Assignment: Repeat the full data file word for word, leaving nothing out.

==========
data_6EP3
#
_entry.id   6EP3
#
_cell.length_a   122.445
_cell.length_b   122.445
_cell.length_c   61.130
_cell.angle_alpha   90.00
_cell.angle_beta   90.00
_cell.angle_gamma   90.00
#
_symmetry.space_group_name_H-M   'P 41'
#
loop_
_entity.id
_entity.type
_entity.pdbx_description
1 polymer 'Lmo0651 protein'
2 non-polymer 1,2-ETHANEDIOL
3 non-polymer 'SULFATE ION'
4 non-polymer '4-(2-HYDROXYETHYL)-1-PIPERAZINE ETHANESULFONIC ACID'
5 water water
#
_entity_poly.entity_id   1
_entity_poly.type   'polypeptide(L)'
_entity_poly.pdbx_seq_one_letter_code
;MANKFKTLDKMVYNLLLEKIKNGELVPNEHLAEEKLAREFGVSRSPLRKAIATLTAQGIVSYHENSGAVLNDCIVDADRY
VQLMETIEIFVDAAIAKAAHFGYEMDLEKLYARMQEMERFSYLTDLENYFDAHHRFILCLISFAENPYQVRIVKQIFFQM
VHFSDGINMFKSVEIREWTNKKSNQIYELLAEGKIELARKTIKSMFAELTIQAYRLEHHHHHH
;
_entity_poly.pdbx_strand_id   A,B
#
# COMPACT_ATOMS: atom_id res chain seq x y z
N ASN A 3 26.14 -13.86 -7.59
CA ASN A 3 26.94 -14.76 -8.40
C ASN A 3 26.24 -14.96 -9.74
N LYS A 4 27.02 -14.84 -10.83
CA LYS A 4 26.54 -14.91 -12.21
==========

data_6EP3
#
_entry.id   6EP3
#
_cell.length_a   122.445
_cell.length_b   122.445
_cell.length_c   61.130
_cell.angle_alpha   90.00
_cell.angle_beta   90.00
_cell.angle_gamma   90.00
#
_symmetry.space_group_name_H-M   'P 41'
#
loop_
_entity.id
_entity.type
_entity.pdbx_description
1 polymer 'Lmo0651 protein'
2 non-polymer 1,2-ETHANEDIOL
3 non-polymer 'SULFATE ION'
4 non-polymer '4-(2-HYDROXYETHYL)-1-PIPERAZINE ETHANESULFONIC ACID'
5 water water
#
_entity_poly.entity_id   1
_entity_poly.type   'polypeptide(L)'
_entity_poly.pdbx_seq_one_letter_code
;MANKFKTLDKMVYNLLLEKIKNGELVPNEHLAEEKLAREFGVSRSPLRKAIATLTAQGIVSYHENSGAVLNDCIVDADRY
VQLMETIEIFVDAAIAKAAHFGYEMDLEKLYARMQEMERFSYLTDLENYFDAHHRFILCLISFAENPYQVRIVKQIFFQM
VHFSDGINMFKSVEIREWTNKKSNQIYELLAEGKIELARKTIKSMFAELTIQAYRLEHHHHHH
;
_entity_poly.pdbx_strand_id   A,B
#
# COMPACT_ATOMS: atom_id res chain seq x y z
N ASN A 3 26.14 -13.86 -7.59
CA ASN A 3 26.94 -14.76 -8.40
C ASN A 3 26.24 -14.96 -9.74
N LYS A 4 27.02 -14.84 -10.83
CA LYS A 4 26.54 -14.91 -12.21